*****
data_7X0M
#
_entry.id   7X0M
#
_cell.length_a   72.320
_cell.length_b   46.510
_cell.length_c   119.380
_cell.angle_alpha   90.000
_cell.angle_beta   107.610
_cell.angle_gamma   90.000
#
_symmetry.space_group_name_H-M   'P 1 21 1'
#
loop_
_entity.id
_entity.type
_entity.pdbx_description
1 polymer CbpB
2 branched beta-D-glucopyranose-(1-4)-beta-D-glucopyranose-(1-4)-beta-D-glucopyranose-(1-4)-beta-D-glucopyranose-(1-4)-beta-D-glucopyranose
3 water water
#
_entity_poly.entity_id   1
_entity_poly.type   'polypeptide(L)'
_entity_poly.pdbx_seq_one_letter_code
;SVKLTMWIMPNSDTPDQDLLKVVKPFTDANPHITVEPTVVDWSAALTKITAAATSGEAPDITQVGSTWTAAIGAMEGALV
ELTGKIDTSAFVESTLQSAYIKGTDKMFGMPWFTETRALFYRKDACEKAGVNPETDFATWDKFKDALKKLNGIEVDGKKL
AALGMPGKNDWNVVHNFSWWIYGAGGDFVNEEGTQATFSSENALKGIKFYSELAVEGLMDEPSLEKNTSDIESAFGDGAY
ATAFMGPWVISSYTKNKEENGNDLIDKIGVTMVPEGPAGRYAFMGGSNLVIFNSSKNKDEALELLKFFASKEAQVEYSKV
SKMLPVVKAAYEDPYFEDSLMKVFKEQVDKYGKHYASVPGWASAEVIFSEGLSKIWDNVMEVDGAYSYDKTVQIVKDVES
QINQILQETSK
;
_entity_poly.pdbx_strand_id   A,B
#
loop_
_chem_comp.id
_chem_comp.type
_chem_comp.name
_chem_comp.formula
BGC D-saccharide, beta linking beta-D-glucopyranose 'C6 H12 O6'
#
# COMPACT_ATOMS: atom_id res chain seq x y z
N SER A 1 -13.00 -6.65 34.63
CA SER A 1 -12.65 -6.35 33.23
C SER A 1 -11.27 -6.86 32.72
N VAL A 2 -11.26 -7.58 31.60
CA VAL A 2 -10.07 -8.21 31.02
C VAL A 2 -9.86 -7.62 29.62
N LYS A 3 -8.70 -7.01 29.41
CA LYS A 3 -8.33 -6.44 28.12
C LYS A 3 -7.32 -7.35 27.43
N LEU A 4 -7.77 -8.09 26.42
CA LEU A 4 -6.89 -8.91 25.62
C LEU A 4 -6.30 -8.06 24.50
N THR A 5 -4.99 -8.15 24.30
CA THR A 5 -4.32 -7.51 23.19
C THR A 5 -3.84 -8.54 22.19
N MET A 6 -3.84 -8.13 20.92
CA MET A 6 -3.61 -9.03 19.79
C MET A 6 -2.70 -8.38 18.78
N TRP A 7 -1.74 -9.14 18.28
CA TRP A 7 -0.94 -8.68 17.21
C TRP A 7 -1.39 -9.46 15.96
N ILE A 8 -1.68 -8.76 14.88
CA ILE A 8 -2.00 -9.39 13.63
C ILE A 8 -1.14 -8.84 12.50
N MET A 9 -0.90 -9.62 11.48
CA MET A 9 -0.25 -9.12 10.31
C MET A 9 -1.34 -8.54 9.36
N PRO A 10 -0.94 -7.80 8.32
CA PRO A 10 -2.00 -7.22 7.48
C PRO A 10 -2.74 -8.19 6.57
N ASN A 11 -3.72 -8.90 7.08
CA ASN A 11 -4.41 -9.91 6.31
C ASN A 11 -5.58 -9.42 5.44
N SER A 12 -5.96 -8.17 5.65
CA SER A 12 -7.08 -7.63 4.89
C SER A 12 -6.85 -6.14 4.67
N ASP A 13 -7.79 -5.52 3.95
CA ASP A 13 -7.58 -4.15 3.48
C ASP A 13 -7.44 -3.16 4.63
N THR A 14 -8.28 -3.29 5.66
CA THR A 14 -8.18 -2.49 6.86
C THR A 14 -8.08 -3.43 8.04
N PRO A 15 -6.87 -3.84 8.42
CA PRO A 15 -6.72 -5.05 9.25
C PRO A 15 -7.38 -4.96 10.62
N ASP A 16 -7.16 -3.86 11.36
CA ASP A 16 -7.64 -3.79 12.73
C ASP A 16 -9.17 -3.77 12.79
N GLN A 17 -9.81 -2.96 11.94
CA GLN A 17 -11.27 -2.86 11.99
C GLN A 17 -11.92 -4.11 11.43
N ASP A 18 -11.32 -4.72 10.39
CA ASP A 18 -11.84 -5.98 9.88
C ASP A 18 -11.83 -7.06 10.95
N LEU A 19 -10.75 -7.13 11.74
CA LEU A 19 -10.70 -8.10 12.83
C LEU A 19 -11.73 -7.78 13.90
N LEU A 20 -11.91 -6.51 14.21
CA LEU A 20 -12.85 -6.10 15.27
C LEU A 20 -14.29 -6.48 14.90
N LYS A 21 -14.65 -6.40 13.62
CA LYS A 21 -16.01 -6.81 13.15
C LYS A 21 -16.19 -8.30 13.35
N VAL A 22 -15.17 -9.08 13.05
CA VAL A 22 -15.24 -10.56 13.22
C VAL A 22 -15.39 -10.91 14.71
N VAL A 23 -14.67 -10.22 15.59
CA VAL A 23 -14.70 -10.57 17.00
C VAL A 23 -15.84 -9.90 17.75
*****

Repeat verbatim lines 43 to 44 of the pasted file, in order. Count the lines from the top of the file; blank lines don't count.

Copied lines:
CA SER A 1 -12.65 -6.35 33.23
C SER A 1 -11.27 -6.86 32.72